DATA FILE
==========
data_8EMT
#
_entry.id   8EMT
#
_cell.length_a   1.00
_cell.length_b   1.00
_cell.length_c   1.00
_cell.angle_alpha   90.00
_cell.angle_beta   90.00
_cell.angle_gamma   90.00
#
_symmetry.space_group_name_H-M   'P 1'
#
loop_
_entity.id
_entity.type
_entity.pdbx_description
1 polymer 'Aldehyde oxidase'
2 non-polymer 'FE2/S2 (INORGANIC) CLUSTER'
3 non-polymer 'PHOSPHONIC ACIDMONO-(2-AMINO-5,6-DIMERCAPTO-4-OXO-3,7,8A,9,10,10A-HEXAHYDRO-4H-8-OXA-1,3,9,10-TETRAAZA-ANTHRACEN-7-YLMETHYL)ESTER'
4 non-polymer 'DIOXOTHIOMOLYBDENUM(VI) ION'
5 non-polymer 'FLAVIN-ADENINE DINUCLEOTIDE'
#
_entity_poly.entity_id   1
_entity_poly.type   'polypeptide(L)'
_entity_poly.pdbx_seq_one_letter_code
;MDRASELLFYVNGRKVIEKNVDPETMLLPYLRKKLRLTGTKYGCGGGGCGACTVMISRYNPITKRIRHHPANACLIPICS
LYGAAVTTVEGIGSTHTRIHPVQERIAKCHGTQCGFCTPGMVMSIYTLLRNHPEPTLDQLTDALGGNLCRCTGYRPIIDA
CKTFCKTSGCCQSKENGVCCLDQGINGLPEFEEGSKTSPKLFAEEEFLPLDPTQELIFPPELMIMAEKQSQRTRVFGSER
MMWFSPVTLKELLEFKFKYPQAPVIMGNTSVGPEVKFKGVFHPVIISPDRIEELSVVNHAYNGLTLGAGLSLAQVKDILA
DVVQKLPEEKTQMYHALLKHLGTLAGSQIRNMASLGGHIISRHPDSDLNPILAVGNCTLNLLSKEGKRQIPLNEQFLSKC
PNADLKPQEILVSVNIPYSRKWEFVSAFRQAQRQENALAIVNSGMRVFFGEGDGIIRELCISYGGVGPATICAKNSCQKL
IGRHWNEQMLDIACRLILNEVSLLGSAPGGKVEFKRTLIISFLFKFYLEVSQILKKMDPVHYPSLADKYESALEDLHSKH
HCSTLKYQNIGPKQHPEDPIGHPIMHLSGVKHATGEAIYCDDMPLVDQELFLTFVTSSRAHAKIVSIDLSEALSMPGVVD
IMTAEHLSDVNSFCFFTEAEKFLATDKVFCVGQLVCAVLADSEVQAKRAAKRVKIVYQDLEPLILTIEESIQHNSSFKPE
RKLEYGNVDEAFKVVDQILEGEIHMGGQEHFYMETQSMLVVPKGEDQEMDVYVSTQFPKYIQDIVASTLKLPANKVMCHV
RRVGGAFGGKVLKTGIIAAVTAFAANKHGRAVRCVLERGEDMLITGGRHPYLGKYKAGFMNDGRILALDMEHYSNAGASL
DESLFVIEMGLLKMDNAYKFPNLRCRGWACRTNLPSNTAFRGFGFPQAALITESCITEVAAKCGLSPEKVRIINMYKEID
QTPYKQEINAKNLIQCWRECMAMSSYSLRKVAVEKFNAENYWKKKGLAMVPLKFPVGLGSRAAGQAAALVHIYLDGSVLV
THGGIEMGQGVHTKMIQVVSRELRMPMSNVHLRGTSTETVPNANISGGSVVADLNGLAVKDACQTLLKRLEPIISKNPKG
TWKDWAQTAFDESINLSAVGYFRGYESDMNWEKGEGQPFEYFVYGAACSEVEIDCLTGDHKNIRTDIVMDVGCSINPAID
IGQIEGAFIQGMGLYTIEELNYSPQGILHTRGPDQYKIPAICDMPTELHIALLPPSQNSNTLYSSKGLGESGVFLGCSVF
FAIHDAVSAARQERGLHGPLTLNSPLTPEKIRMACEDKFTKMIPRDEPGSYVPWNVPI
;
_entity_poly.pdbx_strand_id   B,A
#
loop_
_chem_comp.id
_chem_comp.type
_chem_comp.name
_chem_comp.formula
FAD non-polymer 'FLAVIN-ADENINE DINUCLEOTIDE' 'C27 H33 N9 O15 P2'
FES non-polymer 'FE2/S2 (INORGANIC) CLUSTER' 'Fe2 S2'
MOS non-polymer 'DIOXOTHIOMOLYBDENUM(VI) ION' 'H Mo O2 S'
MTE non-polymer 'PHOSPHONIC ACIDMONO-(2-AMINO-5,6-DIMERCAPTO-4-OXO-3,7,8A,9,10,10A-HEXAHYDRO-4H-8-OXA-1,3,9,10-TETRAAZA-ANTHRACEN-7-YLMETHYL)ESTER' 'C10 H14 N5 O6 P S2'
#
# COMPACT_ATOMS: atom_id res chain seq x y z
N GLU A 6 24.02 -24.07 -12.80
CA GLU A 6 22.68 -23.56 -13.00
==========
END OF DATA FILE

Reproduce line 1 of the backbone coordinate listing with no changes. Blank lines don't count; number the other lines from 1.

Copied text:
data_8EMT